Los Angeles ‘Teacher Jails’ Changed to Home Suspension

The superintendent of the Los Angeles United School District has announced a change in policy that will allow suspended teachers to remain at home during working hours instead of being forced to report to district offices, a practice commonly known as “teacher jail“.

Superintendent John Deasy announced the change earlier this week for educators who are facing allegations of misconduct, writes Howard Blume of The Los Angeles Times.

The United Teachers of Los Angeles union had been working for some time to change the “jail” practice, stating that other government agencies don’t have similar policies. The union took credit for Deasy’s decision, but the school district said it was not swayed by the union.

“There are costs associated with maintaining employees in a workplace,” district general counsel David Holmquist said. “There are supervision issues. There also are other opportunities to use the space.”

While suspended, teachers continue to be paid, but could do only the work assigned, which included tasks such as filing.  They were to have no contact with their schools or substitutes.  The number of housed teachers doubled after the 2012 arrest of teacher Mark Berndt, who was sentenced to 25 years in prison after he was convicted of 23 counts of lewd conduct against his students. The number of teachers in “teacher jail” rose to more than 400 at times.

The union has fought to have teachers who” pose no threat” returned to their classrooms.  Holmquist explained that suspended teachers should stay away from schools because of the danger of “compromising evidence or witnesses”.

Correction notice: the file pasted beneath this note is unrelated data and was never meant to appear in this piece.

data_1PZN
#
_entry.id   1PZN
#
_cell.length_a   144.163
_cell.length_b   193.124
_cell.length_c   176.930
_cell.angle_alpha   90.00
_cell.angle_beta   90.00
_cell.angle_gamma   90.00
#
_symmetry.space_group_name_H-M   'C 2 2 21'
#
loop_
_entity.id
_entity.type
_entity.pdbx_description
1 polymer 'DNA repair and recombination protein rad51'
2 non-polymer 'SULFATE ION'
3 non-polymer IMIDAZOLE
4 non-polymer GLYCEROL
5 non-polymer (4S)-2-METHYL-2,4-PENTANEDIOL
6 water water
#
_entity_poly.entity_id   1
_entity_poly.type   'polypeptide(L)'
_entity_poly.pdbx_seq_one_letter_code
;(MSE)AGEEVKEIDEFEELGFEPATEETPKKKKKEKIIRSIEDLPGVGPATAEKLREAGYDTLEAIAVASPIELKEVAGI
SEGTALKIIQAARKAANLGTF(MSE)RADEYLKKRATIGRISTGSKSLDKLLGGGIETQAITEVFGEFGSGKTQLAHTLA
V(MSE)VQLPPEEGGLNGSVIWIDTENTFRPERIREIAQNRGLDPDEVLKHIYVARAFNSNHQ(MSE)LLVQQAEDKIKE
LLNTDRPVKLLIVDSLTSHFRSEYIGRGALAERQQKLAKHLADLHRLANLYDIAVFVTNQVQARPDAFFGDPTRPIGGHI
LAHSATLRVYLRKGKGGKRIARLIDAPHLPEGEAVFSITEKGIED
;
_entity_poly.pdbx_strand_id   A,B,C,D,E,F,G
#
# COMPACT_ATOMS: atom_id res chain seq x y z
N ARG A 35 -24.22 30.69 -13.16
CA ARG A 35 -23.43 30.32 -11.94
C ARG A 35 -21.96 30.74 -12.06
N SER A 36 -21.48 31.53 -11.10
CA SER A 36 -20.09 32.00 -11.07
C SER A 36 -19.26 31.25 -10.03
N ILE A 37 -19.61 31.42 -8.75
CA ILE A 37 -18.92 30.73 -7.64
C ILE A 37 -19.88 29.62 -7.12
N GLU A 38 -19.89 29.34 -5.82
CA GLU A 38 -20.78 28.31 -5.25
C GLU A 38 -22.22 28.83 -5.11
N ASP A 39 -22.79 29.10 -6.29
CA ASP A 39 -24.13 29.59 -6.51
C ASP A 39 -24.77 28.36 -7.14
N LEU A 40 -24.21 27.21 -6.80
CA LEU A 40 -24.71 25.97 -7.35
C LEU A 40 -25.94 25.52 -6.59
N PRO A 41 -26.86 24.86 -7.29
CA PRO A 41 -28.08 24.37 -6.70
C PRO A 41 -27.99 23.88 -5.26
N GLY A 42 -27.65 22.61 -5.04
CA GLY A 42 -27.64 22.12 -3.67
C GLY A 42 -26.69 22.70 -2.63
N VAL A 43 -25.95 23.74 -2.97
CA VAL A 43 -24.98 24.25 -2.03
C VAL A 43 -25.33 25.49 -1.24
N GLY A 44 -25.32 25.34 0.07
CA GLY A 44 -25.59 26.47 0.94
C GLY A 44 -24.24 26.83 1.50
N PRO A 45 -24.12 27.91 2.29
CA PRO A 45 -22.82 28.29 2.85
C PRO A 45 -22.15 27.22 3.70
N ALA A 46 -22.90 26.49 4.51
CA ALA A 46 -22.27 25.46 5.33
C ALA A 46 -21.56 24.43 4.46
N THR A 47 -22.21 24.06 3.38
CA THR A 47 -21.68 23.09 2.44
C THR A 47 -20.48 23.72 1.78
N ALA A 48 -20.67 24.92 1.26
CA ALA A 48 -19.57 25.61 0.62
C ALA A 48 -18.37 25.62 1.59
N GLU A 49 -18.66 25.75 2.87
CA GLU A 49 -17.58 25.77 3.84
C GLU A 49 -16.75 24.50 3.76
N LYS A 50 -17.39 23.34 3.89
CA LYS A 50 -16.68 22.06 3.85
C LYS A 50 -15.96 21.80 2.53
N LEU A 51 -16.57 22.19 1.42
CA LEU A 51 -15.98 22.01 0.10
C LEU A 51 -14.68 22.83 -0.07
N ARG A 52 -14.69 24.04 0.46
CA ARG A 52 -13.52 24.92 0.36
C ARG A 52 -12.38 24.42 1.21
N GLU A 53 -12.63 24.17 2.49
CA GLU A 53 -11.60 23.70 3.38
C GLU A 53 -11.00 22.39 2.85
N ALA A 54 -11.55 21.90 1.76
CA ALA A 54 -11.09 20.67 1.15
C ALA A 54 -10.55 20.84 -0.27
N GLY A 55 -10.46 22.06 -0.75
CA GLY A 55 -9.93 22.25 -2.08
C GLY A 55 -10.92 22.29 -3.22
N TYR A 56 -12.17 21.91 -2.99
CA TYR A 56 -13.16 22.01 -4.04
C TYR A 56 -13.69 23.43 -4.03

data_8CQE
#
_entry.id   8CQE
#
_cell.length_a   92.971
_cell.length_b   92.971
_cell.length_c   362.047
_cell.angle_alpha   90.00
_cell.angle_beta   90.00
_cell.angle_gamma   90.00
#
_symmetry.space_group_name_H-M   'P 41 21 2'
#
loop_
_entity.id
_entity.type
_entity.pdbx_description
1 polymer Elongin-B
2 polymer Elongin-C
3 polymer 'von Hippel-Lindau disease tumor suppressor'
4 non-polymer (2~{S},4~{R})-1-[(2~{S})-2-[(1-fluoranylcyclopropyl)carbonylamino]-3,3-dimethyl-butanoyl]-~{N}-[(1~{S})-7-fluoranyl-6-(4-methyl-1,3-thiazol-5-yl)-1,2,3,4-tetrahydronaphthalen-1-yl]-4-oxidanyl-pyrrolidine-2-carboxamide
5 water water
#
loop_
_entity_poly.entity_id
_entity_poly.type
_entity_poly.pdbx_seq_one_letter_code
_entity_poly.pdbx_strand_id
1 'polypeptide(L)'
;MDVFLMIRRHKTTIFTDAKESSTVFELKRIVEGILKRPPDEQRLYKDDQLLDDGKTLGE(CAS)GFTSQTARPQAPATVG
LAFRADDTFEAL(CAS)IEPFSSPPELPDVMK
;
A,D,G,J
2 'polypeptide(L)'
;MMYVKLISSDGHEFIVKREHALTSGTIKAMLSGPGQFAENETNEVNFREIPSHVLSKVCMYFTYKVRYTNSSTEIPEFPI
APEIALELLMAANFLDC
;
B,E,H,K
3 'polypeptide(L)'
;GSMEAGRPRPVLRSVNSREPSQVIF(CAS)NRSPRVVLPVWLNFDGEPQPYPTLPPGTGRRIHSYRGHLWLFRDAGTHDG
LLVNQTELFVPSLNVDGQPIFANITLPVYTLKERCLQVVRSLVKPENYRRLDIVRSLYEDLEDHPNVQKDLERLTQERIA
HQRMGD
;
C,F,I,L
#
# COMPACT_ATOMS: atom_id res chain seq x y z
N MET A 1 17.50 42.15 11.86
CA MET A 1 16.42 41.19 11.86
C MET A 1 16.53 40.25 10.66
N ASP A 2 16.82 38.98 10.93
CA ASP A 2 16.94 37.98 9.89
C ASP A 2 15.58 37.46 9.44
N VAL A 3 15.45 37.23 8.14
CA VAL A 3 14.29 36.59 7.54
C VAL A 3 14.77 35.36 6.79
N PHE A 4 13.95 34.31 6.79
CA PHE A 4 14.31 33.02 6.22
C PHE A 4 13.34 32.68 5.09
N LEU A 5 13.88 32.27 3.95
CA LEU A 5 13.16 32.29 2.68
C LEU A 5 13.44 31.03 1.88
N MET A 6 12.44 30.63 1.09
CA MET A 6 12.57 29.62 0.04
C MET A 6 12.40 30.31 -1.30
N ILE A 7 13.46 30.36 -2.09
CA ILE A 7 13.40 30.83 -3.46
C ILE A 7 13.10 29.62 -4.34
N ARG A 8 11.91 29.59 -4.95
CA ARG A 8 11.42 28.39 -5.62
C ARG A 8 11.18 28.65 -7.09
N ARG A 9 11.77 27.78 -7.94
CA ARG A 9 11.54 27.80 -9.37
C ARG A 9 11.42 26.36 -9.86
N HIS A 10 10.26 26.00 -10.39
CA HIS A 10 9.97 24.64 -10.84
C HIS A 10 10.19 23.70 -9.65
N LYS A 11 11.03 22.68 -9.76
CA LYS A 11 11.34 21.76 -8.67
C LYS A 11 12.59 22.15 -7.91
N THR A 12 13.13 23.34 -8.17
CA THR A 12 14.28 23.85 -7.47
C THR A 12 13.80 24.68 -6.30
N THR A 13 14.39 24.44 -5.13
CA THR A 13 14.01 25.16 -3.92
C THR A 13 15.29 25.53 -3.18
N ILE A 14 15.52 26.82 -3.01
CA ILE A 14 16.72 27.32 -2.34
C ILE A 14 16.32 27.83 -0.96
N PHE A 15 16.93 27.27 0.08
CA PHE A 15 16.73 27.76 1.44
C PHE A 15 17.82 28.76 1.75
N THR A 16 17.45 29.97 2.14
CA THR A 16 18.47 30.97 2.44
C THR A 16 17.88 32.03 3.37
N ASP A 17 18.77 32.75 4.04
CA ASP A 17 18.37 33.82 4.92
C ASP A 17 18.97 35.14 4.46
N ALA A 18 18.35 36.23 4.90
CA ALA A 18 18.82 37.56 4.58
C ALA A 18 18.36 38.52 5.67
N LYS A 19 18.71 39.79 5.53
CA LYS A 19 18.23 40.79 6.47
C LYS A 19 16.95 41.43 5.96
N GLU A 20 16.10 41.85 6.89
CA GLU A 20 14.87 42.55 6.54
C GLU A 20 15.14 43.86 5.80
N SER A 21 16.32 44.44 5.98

Union leaders say that home-based suspensions do not address the on-going issues of:

  • A loss of connection for the accused
  • The presumption of guilt without due process
  • Unfair dismissals
  • Teachers not being informed of their charges

CBS Los Angeles reports that last September, Crenshaw High School music teacher and choir director Iris Stevenson, was suspended for missing school because of an unsanctioned field trip, when she, along with her choir, traveled to perform President Barack Obama.

This suspension drew attention to the “teacher jails”, reports Stephen Oduntan on the United Teachers Los Angeles’ website. In the wake of this event, accusations abounded that Stevenson was being targeted because of her involvement in the effort to stop Crenshaw High School, a minority school, from being changed to a private charter school.  Therefore, say some, she is being bullied into quitting, since she cannot be fired because of her tenure status.

Hoku Jeffery , an organizer for By Any Means Necessary, an advocate for equality, said:

“Charter schools are not required to enroll students with special needs, or students who speak English as a second language like public schools are obligated.   This is why students need teachers like Dr. Stevenson in public schools. She’s a role model. She brings out the best in all students by encouraging their creativity and individuality. But while she sits in “teacher jail” – students are losing out on quality education.”

Even age discrimination is being brought into the fracas.  Stories are told of teachers older than 60 being targeted with complaints of wrong-doing so that the state can be relieved of paying the 8.25% pension costs and health benefits given to older teachers.